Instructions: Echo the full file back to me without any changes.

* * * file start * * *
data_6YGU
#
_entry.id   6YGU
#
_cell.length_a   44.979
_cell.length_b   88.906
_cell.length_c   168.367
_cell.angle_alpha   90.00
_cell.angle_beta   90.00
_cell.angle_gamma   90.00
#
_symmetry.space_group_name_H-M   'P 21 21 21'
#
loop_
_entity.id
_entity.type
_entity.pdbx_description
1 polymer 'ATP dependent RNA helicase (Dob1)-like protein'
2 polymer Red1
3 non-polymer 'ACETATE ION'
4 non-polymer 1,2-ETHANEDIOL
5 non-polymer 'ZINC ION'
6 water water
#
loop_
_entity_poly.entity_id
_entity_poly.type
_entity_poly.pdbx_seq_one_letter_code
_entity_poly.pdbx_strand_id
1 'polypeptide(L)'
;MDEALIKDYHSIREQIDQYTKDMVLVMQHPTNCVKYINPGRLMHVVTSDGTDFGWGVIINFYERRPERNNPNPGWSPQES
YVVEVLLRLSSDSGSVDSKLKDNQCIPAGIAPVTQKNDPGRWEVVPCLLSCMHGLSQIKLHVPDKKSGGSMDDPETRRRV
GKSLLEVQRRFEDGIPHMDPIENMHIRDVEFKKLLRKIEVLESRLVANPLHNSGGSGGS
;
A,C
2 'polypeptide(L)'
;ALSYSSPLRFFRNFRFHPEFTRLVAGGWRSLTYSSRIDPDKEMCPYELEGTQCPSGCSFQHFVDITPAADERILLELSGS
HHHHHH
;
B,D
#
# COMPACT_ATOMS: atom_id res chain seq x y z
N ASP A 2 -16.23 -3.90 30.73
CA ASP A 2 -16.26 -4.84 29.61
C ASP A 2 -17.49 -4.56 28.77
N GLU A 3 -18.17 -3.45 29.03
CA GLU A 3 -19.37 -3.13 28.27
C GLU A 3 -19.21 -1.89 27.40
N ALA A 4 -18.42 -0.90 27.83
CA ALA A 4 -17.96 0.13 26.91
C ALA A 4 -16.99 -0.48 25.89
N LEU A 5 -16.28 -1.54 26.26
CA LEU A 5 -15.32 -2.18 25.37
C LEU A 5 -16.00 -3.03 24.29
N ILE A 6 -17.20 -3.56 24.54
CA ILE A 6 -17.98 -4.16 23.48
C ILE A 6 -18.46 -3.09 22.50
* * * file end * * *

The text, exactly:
data_6YGU
#
_entry.id   6YGU
#
_cell.length_a   44.979
_cell.length_b   88.906
_cell.length_c   168.367
_cell.angle_alpha   90.00
_cell.angle_beta   90.00
_cell.angle_gamma   90.00
#
_symmetry.space_group_name_H-M   'P 21 21 21'
#
loop_
_entity.id
_entity.type
_entity.pdbx_description
1 polymer 'ATP dependent RNA helicase (Dob1)-like protein'
2 polymer Red1
3 non-polymer 'ACETATE ION'
4 non-polymer 1,2-ETHANEDIOL
5 non-polymer 'ZINC ION'
6 water water
#
loop_
_entity_poly.entity_id
_entity_poly.type
_entity_poly.pdbx_seq_one_letter_code
_entity_poly.pdbx_strand_id
1 'polypeptide(L)'
;MDEALIKDYHSIREQIDQYTKDMVLVMQHPTNCVKYINPGRLMHVVTSDGTDFGWGVIINFYERRPERNNPNPGWSPQES
YVVEVLLRLSSDSGSVDSKLKDNQCIPAGIAPVTQKNDPGRWEVVPCLLSCMHGLSQIKLHVPDKKSGGSMDDPETRRRV
GKSLLEVQRRFEDGIPHMDPIENMHIRDVEFKKLLRKIEVLESRLVANPLHNSGGSGGS
;
A,C
2 'polypeptide(L)'
;ALSYSSPLRFFRNFRFHPEFTRLVAGGWRSLTYSSRIDPDKEMCPYELEGTQCPSGCSFQHFVDITPAADERILLELSGS
HHHHHH
;
B,D
#
# COMPACT_ATOMS: atom_id res chain seq x y z
N ASP A 2 -16.23 -3.90 30.73
CA ASP A 2 -16.26 -4.84 29.61
C ASP A 2 -17.49 -4.56 28.77
N GLU A 3 -18.17 -3.45 29.03
CA GLU A 3 -19.37 -3.13 28.27
C GLU A 3 -19.21 -1.89 27.40
N ALA A 4 -18.42 -0.90 27.83
CA ALA A 4 -17.96 0.13 26.91
C ALA A 4 -16.99 -0.48 25.89
N LEU A 5 -16.28 -1.54 26.26
CA LEU A 5 -15.32 -2.18 25.37
C LEU A 5 -16.00 -3.03 24.29
N ILE A 6 -17.20 -3.56 24.54
CA ILE A 6 -17.98 -4.16 23.48
C ILE A 6 -18.46 -3.09 22.50